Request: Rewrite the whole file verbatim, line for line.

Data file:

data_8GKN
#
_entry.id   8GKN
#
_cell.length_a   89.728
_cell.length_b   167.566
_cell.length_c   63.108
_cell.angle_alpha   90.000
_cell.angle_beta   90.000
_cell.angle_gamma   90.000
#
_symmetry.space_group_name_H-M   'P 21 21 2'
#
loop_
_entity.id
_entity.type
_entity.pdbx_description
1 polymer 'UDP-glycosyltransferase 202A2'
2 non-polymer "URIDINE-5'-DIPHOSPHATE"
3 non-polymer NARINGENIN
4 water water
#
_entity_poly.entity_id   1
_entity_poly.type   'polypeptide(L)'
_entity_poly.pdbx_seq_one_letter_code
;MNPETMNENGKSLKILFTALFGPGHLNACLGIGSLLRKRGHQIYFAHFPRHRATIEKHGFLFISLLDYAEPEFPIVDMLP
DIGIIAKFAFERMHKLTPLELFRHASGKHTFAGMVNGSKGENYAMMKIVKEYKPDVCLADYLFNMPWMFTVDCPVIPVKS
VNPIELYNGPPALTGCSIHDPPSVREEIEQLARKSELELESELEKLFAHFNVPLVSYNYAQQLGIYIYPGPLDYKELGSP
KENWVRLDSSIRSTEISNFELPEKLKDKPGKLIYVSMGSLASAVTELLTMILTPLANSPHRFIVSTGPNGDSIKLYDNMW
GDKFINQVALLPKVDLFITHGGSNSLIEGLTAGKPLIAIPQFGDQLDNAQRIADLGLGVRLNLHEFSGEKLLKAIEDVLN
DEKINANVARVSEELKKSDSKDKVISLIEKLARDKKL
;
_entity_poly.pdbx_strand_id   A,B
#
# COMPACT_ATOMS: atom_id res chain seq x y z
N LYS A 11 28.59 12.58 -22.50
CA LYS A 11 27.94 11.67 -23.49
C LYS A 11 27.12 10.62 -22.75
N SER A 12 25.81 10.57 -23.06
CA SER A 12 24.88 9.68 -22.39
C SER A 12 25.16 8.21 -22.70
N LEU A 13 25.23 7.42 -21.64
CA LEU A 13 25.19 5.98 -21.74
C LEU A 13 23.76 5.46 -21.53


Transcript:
data_8GKN
#
_entry.id   8GKN
#
_cell.length_a   89.728
_cell.length_b   167.566
_cell.length_c   63.108
_cell.angle_alpha   90.000
_cell.angle_beta   90.000
_cell.angle_gamma   90.000
#
_symmetry.space_group_name_H-M   'P 21 21 2'
#
loop_
_entity.id
_entity.type
_entity.pdbx_description
1 polymer 'UDP-glycosyltransferase 202A2'
2 non-polymer "URIDINE-5'-DIPHOSPHATE"
3 non-polymer NARINGENIN
4 water water
#
_entity_poly.entity_id   1
_entity_poly.type   'polypeptide(L)'
_entity_poly.pdbx_seq_one_letter_code
;MNPETMNENGKSLKILFTALFGPGHLNACLGIGSLLRKRGHQIYFAHFPRHRATIEKHGFLFISLLDYAEPEFPIVDMLP
DIGIIAKFAFERMHKLTPLELFRHASGKHTFAGMVNGSKGENYAMMKIVKEYKPDVCLADYLFNMPWMFTVDCPVIPVKS
VNPIELYNGPPALTGCSIHDPPSVREEIEQLARKSELELESELEKLFAHFNVPLVSYNYAQQLGIYIYPGPLDYKELGSP
KENWVRLDSSIRSTEISNFELPEKLKDKPGKLIYVSMGSLASAVTELLTMILTPLANSPHRFIVSTGPNGDSIKLYDNMW
GDKFINQVALLPKVDLFITHGGSNSLIEGLTAGKPLIAIPQFGDQLDNAQRIADLGLGVRLNLHEFSGEKLLKAIEDVLN
DEKINANVARVSEELKKSDSKDKVISLIEKLARDKKL
;
_entity_poly.pdbx_strand_id   A,B
#
# COMPACT_ATOMS: atom_id res chain seq x y z
N LYS A 11 28.59 12.58 -22.50
CA LYS A 11 27.94 11.67 -23.49
C LYS A 11 27.12 10.62 -22.75
N SER A 12 25.81 10.57 -23.06
CA SER A 12 24.88 9.68 -22.39
C SER A 12 25.16 8.21 -22.70
N LEU A 13 25.23 7.42 -21.64
CA LEU A 13 25.19 5.98 -21.74
C LEU A 13 23.76 5.46 -21.53